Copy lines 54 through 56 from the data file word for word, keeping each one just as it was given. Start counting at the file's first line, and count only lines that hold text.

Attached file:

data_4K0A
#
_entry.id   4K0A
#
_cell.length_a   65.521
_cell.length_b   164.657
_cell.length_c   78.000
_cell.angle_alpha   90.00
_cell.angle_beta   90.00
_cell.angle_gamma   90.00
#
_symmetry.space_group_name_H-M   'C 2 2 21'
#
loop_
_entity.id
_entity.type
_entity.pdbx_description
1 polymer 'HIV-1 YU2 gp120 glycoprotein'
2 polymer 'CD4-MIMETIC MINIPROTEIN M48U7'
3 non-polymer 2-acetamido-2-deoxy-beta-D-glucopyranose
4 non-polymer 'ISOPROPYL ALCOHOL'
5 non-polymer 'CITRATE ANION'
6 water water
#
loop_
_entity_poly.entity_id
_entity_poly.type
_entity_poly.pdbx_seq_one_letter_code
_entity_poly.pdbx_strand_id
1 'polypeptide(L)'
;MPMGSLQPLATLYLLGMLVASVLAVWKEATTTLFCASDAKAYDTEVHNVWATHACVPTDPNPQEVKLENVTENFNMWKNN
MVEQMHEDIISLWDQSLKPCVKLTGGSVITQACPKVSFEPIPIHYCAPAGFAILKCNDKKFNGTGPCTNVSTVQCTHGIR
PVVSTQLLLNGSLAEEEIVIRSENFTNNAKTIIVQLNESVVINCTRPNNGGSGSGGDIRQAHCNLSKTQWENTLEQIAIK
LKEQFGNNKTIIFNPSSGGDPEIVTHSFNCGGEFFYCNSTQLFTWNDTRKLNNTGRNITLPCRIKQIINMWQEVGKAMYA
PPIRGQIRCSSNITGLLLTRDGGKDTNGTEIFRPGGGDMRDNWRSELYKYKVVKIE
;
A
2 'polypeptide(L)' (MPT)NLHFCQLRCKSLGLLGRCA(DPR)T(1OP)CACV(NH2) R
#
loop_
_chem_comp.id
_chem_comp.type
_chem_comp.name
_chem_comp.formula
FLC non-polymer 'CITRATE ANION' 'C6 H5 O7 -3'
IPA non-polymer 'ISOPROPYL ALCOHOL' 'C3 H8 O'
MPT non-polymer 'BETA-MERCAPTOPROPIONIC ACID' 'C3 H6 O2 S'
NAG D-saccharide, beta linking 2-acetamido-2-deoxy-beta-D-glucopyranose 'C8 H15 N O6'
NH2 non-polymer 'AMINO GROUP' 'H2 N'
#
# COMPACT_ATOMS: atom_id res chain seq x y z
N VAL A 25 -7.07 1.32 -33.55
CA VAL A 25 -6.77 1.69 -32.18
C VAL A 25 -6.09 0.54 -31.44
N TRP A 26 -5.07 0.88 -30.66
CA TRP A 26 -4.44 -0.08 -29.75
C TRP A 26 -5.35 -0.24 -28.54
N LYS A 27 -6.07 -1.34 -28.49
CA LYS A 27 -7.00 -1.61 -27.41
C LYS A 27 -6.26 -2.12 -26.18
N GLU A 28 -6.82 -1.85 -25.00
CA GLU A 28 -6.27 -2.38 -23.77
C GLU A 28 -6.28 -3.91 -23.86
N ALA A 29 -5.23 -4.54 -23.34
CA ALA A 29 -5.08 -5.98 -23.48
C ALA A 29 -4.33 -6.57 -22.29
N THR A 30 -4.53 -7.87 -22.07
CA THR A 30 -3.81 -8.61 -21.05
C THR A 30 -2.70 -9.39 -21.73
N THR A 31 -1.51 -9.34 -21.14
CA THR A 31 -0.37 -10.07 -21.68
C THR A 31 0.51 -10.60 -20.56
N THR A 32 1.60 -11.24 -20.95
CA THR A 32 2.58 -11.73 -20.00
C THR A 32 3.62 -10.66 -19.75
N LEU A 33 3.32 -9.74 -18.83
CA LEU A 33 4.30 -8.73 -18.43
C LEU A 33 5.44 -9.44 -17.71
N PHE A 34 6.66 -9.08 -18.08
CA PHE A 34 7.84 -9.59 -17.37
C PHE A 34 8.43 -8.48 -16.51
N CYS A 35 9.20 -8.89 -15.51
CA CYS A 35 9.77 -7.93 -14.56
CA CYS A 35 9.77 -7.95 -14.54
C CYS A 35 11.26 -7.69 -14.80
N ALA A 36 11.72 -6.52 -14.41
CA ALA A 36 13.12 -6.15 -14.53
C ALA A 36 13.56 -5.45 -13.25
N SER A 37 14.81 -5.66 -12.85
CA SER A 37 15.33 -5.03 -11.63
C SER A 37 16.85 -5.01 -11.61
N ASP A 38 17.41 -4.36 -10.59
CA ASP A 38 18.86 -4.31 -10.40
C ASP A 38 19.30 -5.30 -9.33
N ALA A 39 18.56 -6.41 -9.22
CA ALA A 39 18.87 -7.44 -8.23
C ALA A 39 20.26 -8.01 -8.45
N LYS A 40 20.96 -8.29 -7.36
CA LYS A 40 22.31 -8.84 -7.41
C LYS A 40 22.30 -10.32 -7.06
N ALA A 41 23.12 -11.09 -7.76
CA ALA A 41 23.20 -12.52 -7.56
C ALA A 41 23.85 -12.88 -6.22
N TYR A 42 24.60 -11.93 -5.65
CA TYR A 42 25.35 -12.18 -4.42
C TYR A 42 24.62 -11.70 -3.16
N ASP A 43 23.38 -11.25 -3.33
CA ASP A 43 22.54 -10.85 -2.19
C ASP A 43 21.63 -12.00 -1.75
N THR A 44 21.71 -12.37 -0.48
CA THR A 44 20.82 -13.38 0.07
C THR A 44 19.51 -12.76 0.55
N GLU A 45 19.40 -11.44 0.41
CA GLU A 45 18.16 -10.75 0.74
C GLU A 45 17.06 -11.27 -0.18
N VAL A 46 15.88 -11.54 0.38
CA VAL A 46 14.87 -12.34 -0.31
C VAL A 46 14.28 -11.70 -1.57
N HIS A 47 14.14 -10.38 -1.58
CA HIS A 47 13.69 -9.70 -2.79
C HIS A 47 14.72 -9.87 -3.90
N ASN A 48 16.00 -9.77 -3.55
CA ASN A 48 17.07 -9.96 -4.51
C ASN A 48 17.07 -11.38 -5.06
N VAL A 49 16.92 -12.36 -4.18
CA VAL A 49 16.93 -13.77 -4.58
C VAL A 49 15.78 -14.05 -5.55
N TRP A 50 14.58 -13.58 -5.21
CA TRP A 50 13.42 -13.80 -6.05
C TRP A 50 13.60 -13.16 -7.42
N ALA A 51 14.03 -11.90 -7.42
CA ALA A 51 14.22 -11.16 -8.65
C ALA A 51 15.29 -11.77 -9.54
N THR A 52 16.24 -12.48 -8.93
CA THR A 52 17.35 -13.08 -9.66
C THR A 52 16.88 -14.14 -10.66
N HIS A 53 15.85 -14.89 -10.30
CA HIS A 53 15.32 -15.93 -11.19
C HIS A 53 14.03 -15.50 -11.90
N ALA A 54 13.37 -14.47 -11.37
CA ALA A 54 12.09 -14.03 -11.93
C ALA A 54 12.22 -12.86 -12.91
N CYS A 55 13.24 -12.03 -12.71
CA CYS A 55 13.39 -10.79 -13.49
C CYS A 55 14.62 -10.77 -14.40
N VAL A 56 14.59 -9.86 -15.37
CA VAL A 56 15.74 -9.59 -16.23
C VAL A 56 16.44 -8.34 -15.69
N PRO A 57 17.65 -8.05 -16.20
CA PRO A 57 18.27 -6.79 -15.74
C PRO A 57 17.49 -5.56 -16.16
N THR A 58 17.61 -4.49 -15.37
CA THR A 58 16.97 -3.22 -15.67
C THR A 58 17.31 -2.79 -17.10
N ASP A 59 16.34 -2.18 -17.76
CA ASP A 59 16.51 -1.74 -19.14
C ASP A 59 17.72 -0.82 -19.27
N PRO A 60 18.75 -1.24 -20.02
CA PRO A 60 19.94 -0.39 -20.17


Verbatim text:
C VAL A 25 -6.09 0.54 -31.44
N TRP A 26 -5.07 0.88 -30.66
CA TRP A 26 -4.44 -0.08 -29.75